It's Official: Burnout Is Real

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“Nearly half of HR leaders say employee burnout is responsible for up to 50% of their annual workforce turnover”

It’s official - The World Health Organization (WHO) have recognized burnout as a legitimate medical diagnosis, according to the International Classification of Diseases (ICD-11). It is now classified as “a syndrome conceptualized as resulting from chronic workplace stress that has not been successfully managed,” according to WHO. They upgraded burnout from a “state” of exhaustion to “a syndrome” resulting from “chronic workplace stress”.

The stress, depression and lack of feeling in control that comes with burnout are finally being formally recognized by the medical community.

Burn-out is defined in ICD-11 as follows:

“Burn-out is a syndrome conceptualized as resulting from chronic workplace stress that has not been successfully managed. It is characterized by three dimensions:

  • feelings of energy depletion or exhaustion

  • increased mental distance from one’s job, or feelings of negativism or cynicism related to one's job

  • reduced professional efficacy”

The document says doctors should first rule out adjustment disorder as well as anxiety and mood disorders. The diagnosis is limited to work environments, and shouldn't be applied to other life situations.

Research on burnout dates back to a 1974 study on the state of burnout by psychologist Herbert Freudenberger, according to CNN. Since then, while burnout has been widely discussed as a problem in society, it hasn’t been taken seriously or viewed as a legitimate medical condition.

Serious mental illness costs America $193.2 billion in lost earnings each year. Depression and anxiety disorders cost the global economy trillion (US $) each year in lost productivity - burnout is certainly another cause of loss in productivity.

A 2017 survey by Kronos found that 95 percent of human resource executives think that burnout is hurting efforts to retain workers. Their research also showed the following:

  • Organizations “burn and churn” talent, making it tough to build an engaged workforce.

    • According to the survey, nearly half of HR leaders (46 percent) say employee burnout is responsible for up to half (20 to 50 percent, specifically) of their annual workforce turnover.

    • Almost 10 percent blame employee burnout for causing more than 50 percent of workforce turnover each year.

    • Though burnout touches organizations of all sizes, larger organizations seem to suffer more. One in five HR leaders at organizations with 100 to 500 employees cited burnout as the cause of 10 percent or less of their turnover while 15 percent of HR leaders at organizations larger than 2,500 employees say burnout causes 50 percent or more of annual turnover.

While some critics argue that the term is becoming an excuse for laziness, the new classification helps to validate people who need medical assistance to manage their burnout.


Richard A. Friedman, professor of clinical psychiatry and the director of the psychopharmacology clinic at the Weill Cornell Medical College, writes a great opinion piece on the topic:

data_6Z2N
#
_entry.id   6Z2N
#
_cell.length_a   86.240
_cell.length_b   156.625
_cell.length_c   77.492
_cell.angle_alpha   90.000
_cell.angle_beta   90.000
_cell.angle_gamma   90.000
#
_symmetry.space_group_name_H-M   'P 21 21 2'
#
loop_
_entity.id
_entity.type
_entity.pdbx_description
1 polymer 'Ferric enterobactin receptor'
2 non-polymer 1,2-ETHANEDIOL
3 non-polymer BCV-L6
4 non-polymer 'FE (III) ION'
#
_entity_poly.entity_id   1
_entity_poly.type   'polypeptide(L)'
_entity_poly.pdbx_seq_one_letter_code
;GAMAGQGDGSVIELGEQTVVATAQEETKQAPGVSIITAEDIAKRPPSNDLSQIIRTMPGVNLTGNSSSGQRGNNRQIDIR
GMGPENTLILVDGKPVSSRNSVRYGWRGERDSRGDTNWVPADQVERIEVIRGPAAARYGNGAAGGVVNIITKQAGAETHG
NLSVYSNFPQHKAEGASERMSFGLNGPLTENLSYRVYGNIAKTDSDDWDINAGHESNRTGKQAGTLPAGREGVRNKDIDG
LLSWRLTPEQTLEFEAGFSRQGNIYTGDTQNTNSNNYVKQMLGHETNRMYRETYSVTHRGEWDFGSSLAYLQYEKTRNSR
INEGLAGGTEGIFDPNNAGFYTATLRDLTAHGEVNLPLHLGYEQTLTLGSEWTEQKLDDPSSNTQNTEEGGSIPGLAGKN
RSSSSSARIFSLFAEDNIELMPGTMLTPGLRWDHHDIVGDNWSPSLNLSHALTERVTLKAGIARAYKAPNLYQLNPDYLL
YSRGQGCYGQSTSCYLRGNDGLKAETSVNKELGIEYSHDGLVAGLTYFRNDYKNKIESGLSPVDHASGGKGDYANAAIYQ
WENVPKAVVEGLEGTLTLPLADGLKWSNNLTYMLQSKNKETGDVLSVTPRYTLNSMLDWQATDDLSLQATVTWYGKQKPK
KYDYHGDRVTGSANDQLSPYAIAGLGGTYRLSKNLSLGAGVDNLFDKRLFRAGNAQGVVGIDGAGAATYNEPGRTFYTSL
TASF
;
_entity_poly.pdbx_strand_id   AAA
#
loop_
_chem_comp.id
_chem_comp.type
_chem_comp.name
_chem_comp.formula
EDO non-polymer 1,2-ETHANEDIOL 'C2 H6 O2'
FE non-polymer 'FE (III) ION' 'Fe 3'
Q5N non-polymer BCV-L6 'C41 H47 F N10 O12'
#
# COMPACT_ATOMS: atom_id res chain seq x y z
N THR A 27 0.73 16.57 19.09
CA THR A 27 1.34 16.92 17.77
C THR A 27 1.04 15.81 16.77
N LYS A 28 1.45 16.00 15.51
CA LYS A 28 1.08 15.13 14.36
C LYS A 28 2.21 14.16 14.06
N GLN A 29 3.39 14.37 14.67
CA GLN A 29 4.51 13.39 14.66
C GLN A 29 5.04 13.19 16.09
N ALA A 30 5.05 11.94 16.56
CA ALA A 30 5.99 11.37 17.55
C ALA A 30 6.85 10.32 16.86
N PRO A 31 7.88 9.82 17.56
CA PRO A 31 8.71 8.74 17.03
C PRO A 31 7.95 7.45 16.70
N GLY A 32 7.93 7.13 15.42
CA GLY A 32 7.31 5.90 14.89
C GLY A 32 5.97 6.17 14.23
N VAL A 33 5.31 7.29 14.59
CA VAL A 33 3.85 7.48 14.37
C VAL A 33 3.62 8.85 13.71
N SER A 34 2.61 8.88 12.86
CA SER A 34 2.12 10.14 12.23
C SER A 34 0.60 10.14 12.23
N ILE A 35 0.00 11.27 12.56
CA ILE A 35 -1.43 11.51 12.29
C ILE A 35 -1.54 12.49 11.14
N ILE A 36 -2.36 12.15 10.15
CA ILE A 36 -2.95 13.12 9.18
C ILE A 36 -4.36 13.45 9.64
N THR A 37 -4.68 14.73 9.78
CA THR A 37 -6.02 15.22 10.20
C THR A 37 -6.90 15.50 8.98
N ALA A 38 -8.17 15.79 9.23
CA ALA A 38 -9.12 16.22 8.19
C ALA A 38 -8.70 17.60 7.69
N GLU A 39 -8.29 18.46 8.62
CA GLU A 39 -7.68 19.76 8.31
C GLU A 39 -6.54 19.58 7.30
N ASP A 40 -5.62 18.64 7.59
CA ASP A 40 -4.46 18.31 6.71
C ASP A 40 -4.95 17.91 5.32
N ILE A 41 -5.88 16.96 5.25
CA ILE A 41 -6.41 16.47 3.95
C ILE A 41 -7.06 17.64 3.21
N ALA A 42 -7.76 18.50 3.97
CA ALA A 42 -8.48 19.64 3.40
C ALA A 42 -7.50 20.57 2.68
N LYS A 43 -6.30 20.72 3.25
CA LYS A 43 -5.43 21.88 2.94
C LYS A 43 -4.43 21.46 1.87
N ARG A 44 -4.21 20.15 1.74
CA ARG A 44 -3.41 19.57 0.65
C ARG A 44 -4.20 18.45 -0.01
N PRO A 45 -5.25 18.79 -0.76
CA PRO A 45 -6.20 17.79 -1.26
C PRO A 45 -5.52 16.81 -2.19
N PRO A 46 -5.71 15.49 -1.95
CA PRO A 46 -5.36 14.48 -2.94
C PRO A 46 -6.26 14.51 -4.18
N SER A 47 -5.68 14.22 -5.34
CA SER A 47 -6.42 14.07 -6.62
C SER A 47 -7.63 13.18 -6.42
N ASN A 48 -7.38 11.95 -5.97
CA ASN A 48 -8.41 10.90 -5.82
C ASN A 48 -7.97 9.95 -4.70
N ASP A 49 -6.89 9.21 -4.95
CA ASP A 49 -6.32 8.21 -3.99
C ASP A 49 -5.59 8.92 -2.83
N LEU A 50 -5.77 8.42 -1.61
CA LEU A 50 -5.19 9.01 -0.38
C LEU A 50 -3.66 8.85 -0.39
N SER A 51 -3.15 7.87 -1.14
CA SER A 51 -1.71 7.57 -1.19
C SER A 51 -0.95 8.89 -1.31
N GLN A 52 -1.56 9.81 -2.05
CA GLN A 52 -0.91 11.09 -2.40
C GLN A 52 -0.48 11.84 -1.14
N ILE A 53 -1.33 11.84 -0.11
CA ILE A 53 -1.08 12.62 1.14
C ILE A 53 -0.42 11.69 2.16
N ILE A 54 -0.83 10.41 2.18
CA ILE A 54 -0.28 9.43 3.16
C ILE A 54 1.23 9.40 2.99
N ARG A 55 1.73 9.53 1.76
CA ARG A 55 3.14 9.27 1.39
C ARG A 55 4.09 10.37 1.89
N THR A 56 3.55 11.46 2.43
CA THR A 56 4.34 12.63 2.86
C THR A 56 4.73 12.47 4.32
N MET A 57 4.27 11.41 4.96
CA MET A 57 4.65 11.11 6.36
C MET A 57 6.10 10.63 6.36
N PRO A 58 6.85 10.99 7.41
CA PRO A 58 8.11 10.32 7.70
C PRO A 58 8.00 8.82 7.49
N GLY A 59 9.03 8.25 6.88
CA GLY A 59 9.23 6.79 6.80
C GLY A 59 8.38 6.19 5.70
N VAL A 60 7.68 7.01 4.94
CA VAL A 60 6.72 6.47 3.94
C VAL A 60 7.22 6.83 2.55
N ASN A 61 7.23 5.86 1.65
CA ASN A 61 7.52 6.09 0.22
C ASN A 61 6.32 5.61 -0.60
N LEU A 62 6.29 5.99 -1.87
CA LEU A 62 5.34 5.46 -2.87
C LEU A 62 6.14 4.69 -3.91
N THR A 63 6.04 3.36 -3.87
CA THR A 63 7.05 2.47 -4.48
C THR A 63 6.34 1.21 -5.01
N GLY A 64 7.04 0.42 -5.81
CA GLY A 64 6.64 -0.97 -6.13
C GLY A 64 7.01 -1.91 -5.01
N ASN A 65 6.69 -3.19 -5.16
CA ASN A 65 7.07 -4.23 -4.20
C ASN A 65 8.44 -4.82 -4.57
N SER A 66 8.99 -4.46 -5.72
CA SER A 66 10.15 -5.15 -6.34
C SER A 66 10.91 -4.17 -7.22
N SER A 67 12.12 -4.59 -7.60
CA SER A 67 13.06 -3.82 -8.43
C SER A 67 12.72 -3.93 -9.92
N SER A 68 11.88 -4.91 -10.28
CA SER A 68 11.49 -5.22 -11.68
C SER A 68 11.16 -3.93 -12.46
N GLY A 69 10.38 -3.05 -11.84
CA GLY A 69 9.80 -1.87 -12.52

In an attempt to help students manage stress and think about how to balance life and work, these schools, like many employers, are investing in wellness programs that emphasize exercise, meditation, healthy eating and more. How do you imagine students and workers will feel when the same institution that promotes happiness and work-life balance inevitably turns around and stresses the hell out of them? Obviously, they will feel angry, detached and probably less invested in their work. Sounds a lot like “burnout.” Of course, we must do all we can to detect and treat serious mental illness — like depression, and drug and alcohol abuse. But let’s not medicalize everyday stress and discomfort as burnout.


There is extremely limited data and research available on Burnout in the sales profession. Burnout can have a serious impact on your performance, and in turn your sales number. We are digging deeper into this area, conducting research to learn more about the true impact within the sales community.

View the research findings from our survey here

‘BURNOUT IN the SALES industry’


Name (Optional)
Name (Optional)
What is your age range? *
What type of sales role do you hold? *
How long have you been in the sales industry? *
How often do you work extra long hours (above and beyond contracted hours)? *
Do you agree or disagree with the following statements? *
Do you agree or disagree with the following statements?
You feel you are on call 24x7 and have to respond customers immediately or it will impact the relationship (i.e. the view that the sales professional is "NEVER OFF WORK" even though others in the company are)
You feel your workload is in excess of your capacity
You consider your office surroundings to be highly politically charged
You consider your work environment toxic
You believe you are close to / currently experiencing burnout
Your company cares about your 'well-being' (e.g. supports time off, doesn't expect you to work long hours, weekends etc)
You feel you would be viewed negatively for taking time off to manage burnout
You feel there is a stigma in your workplace in coming forwards and talking openly about mental health
Does your company have initiatives focused on wellness and / or burnout? *